February 11-13, 2024  |  Colorado Convention Center   |  Denver, CO, USA

Session Details


UAV/UAS Sensors and Workflows

Feb 15 2023

11:00 AM - 12:30 PM MT

Room 605

The acceleration of capability in uncrewed aerial vehicles (UAVs) is undeniable. UAVs have demonstrated their capacity for a plethora of use cases, including mapping, aerial imaging, reality capture, inspection, and many more. The advantage of incorporating UAVs into workflows include the ability to reach areas that may be hazardous or difficult for workers to safely reach. This session highlights some of the ways in which UAVs have been leveraged to solve challenges in reality capture, construction and more.

Session moderated by Colin Romberger, Skydio

The Sky is the Limit, UAS Integration on Infrastructure Projects

HNTB is leveraging the latest in UAS hardware and software solutions and utilizing these advanced remote sensing technologies to integrate new data streams into existing workflows on some of our largest projects and programs, including; site planning, environmental constraints, infrastructure design, CEI, operations and maintenance and asset inventory and condition assessments. The utilization of in-house pilots and equipment along with UAS service providers and vendors allows HNTB to stay on the leading edge of the industry. Through the development of standards and best practice specifications, HNTB is ensuring consistent and quality delivery of a wide range of data and products to their design teams and clients. Imagery and other remotely sensed data is only the beginning of the integration as the captured data is post-processed into a wide range of products including but not limited to orthomosaics, point clouds, meshes, 3D renderings and photographic documentation. The field data and post-processed information is then used by various members of the project team for stakeholder/agency meetings, environmental reviews prior to the initiation of field work, preliminary design, mapping of utilities as they are installed, asset inspection and degradation over time.

Scott Tiller, HNTB

Using Drones for Cell Tower and Utility Inspections

Drones have been opening up new and exciting workflows for classic markets. Utility tower inspection is one of them. Many towers are owned by independent organizations that lease space to different Telecom and Utility companies. Key information as to what assets are on these towers, who owns each asset, the condition it's in, and how much space is available for new equipment and all crucial to keeping our infrastructure running smoothly. Drones allow more sites to be inspected in a faster, safer way. Close range photogrammetry and GIS asset management has made this entire process come together in a streamlined way. Scaling is also crucial as there are more than 150 million utility poles, and over 500 thousand cell towers in the US alone. This means regional inspection companies are required to cover all the infrastructure, and data needs to consolidated.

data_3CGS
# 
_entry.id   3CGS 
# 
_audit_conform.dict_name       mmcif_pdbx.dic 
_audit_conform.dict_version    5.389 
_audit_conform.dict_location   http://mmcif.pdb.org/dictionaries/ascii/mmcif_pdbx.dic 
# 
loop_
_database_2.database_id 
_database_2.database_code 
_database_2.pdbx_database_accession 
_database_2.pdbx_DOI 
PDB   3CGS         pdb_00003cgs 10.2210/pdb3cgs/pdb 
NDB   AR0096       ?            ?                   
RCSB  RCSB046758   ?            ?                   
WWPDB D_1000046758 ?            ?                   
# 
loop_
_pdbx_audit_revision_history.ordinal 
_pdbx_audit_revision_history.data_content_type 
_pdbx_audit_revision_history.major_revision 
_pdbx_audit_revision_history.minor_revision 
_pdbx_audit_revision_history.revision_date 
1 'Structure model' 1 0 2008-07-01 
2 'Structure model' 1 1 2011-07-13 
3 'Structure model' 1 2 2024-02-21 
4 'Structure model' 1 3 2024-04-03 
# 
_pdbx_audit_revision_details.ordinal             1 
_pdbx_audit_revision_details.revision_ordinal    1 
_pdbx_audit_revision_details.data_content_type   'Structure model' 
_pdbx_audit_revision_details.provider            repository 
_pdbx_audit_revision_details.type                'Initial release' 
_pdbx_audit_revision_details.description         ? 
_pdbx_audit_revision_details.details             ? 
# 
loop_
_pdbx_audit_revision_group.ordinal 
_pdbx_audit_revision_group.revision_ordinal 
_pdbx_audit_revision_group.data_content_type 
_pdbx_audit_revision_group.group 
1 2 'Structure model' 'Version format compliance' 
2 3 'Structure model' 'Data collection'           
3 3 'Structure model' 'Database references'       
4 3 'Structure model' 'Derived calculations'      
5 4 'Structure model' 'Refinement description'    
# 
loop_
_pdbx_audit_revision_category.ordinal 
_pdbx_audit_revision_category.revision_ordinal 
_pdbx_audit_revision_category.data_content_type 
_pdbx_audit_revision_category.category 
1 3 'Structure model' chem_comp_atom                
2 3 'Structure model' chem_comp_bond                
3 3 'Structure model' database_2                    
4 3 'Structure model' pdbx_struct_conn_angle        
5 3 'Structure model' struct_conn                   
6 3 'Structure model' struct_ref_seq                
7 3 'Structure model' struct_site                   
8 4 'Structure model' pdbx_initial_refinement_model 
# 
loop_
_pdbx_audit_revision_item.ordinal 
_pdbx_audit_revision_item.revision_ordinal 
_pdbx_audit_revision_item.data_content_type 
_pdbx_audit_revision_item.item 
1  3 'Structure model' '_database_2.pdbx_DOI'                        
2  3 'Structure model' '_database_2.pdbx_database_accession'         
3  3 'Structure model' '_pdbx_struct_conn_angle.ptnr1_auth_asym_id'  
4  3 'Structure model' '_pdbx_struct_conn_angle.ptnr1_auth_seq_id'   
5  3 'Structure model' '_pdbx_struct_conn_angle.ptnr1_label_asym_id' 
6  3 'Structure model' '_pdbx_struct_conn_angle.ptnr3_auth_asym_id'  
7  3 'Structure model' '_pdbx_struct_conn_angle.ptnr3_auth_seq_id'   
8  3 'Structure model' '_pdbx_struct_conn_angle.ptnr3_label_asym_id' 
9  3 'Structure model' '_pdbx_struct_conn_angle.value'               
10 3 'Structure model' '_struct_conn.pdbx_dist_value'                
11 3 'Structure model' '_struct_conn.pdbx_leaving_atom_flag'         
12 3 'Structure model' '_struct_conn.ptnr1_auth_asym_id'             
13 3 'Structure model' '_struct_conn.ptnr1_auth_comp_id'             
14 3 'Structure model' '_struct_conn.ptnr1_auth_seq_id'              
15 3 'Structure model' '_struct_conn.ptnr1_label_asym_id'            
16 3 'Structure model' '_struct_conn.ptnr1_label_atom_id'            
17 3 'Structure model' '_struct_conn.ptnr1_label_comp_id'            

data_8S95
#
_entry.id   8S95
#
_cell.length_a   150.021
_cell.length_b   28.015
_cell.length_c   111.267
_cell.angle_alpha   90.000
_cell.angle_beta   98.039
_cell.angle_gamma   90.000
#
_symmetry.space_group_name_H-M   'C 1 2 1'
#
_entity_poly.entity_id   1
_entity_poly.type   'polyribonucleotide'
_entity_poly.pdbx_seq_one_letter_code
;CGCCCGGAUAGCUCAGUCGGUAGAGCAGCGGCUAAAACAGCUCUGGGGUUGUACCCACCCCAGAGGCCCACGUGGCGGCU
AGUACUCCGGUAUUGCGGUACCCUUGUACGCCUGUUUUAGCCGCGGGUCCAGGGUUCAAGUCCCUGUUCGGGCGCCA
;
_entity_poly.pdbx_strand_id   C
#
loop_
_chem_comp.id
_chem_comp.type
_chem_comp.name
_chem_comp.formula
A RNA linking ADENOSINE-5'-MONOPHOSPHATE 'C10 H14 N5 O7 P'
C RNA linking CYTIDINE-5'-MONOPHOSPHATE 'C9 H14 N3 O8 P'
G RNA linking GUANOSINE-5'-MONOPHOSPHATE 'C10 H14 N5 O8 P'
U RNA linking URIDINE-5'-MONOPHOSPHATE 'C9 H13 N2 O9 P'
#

Come out and learn all the steps that go into Tower inspection including flight planning, photogrammetry processing, desktop based inspection, asset inventory monitoring, along with result/report dissemination to end clients. See what drones are commonly used and how the Skyline Platform scales to assist with creation and dissemination of the 3D information for thousands of towers each year. B + T group will be sharing their experience in this industry as one of the leaders in tower inspection and management.  

Nick Abbott, Skyline Software

Repeatable Workflows and Tools to Create Precise Digital Twins at Any Scale

You have invested in your enterprise drone fleet, hired your pilots, and trained everyone on the intended workflows. Yet you continue to invest in post-processing with highly skilled geospatial engineers, have large gaps in data or ordering re-flights, and your end-users are not using the 3D models created. Why? We will examine workflows and the software tools needed to create autonomous flights that are consistent, and precise. FAA compliant and have no gaps in their data collection. Account for weather and obstacles, then integrate with the data-collecting drone to ensure repeatability. Dialing in the precision needed through RTK, PPK, Ground Control points, or a combination of these will be shown and with the workflows required. This consistency will lower post-processing engineering costs, where either manual editing or algorithm redesigns have been used to produce your digital twin. Plus, the capabilities you need to demand and have from your tools to control your costs. We will review how to create and present the digital twin model to your end-user in the context required. Using real cases in construction and inspection, a demonstration showing how consistent workflows that deliver precision at any scale and stay within budget will be presented.

Josh O’Leary, AirWise Solutions

Creating a Digital Twin with UAV-Collected Data

A digital twin, or detailed 3D rendering of a real-world study area, is often the goal when collecting and processing geospatial data. The rapid emergence and proliferation of Unmanned Aerial Vehicles (UAVs) or drones for lidar or image collection continues to make the creation of digital twin models consisting of 3D data more accessible. Beginning with a camera-equipped UAV for data collection and a GIS software for photogrammetric processing, GIS analysts can collect data and carry through the process to create a digital twin with image, point cloud, and mesh layers. From these derivatives of the geotagged UAV-captured images, further analysis can be executed with steps to generate terrain and surface models, extract key features, and overlay additional data for a more detailed 3D rendering of the intended area.

Mackenzie Mills, Blue Marble Geographics 


Skyline Software

Blue Marble Geographics

AirWise Solutions

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